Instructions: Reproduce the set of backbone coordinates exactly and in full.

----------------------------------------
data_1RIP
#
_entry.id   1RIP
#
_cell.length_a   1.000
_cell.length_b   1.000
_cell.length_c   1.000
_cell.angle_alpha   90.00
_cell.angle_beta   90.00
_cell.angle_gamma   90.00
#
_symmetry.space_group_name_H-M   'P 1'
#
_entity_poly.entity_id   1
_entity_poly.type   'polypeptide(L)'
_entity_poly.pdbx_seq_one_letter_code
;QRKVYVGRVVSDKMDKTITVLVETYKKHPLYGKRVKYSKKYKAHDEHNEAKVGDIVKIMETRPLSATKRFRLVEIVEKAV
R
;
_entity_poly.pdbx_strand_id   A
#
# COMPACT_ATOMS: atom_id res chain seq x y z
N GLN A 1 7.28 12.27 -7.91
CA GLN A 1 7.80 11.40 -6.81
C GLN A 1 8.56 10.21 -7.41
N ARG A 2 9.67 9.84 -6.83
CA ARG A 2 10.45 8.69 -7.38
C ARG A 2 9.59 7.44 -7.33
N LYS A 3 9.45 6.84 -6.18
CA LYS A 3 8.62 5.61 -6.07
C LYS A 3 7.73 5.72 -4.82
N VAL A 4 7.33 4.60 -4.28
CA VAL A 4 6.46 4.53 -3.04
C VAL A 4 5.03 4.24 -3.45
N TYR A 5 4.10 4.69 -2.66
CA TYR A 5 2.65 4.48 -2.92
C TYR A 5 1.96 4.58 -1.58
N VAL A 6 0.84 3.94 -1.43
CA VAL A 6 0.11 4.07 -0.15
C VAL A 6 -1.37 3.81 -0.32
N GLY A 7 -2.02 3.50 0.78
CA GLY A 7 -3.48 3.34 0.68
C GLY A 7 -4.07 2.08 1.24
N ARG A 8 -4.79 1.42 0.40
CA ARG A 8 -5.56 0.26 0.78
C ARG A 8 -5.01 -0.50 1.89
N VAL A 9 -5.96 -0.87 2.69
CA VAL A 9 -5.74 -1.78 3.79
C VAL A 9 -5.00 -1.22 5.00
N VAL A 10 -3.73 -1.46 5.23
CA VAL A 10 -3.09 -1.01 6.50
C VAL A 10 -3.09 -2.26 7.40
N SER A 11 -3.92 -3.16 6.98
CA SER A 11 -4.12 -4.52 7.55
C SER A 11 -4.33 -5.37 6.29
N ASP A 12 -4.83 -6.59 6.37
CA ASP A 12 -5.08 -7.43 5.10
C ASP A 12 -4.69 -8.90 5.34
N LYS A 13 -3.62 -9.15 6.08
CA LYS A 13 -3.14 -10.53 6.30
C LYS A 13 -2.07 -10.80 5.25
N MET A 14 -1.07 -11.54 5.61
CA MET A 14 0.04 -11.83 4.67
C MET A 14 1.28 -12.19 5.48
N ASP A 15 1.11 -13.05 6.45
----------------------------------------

data_1RIP
#
_entry.id   1RIP
#
_cell.length_a   1.000
_cell.length_b   1.000
_cell.length_c   1.000
_cell.angle_alpha   90.00
_cell.angle_beta   90.00
_cell.angle_gamma   90.00
#
_symmetry.space_group_name_H-M   'P 1'
#
_entity_poly.entity_id   1
_entity_poly.type   'polypeptide(L)'
_entity_poly.pdbx_seq_one_letter_code
;QRKVYVGRVVSDKMDKTITVLVETYKKHPLYGKRVKYSKKYKAHDEHNEAKVGDIVKIMETRPLSATKRFRLVEIVEKAV
R
;
_entity_poly.pdbx_strand_id   A
#
# COMPACT_ATOMS: atom_id res chain seq x y z
N GLN A 1 7.28 12.27 -7.91
CA GLN A 1 7.80 11.40 -6.81
C GLN A 1 8.56 10.21 -7.41
N ARG A 2 9.67 9.84 -6.83
CA ARG A 2 10.45 8.69 -7.38
C ARG A 2 9.59 7.44 -7.33
N LYS A 3 9.45 6.84 -6.18
CA LYS A 3 8.62 5.61 -6.07
C LYS A 3 7.73 5.72 -4.82
N VAL A 4 7.33 4.60 -4.28
CA VAL A 4 6.46 4.53 -3.04
C VAL A 4 5.03 4.24 -3.45
N TYR A 5 4.10 4.69 -2.66
CA TYR A 5 2.65 4.48 -2.92
C TYR A 5 1.96 4.58 -1.58
N VAL A 6 0.84 3.94 -1.43
CA VAL A 6 0.11 4.07 -0.15
C VAL A 6 -1.37 3.81 -0.32
N GLY A 7 -2.02 3.50 0.78
CA GLY A 7 -3.48 3.34 0.68
C GLY A 7 -4.07 2.08 1.24
N ARG A 8 -4.79 1.42 0.40
CA ARG A 8 -5.56 0.26 0.78
C ARG A 8 -5.01 -0.50 1.89
N VAL A 9 -5.96 -0.87 2.69
CA VAL A 9 -5.74 -1.78 3.79
C VAL A 9 -5.00 -1.22 5.00
N VAL A 10 -3.73 -1.46 5.23
CA VAL A 10 -3.09 -1.01 6.50
C VAL A 10 -3.09 -2.26 7.40
N SER A 11 -3.92 -3.16 6.98
CA SER A 11 -4.12 -4.52 7.55
C SER A 11 -4.33 -5.37 6.29
N ASP A 12 -4.83 -6.59 6.37
CA ASP A 12 -5.08 -7.43 5.10
C ASP A 12 -4.69 -8.90 5.34
N LYS A 13 -3.62 -9.15 6.08
CA LYS A 13 -3.14 -10.53 6.30
C LYS A 13 -2.07 -10.80 5.25
N MET A 14 -1.07 -11.54 5.61
CA MET A 14 0.04 -11.83 4.67
C MET A 14 1.28 -12.19 5.48
N ASP A 15 1.11 -13.05 6.45